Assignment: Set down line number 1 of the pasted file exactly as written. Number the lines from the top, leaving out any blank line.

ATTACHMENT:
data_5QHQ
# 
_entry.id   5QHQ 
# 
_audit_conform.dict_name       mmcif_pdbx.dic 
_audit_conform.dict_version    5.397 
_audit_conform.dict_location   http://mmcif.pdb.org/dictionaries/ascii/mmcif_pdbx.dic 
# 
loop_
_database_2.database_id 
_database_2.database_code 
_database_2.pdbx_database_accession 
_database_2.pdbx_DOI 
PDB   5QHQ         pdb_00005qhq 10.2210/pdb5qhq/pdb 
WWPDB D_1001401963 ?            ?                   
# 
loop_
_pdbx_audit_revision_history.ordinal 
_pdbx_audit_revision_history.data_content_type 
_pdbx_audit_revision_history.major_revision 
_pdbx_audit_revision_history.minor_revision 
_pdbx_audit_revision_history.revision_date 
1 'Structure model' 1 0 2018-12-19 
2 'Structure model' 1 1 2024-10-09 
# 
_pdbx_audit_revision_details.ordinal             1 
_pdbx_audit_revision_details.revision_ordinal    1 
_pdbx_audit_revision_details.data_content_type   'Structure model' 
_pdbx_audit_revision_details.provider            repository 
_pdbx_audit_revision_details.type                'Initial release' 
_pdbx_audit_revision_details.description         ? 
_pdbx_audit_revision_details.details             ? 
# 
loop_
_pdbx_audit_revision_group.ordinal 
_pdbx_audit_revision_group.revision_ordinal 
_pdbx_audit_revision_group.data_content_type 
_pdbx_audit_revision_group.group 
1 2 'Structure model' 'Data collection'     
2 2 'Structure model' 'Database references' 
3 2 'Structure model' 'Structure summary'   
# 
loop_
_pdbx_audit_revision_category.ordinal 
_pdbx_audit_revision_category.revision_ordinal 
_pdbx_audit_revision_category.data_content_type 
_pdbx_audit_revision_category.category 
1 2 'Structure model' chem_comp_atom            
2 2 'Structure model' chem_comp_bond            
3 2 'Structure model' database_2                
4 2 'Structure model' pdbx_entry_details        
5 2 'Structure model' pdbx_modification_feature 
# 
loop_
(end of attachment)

data_5QHQ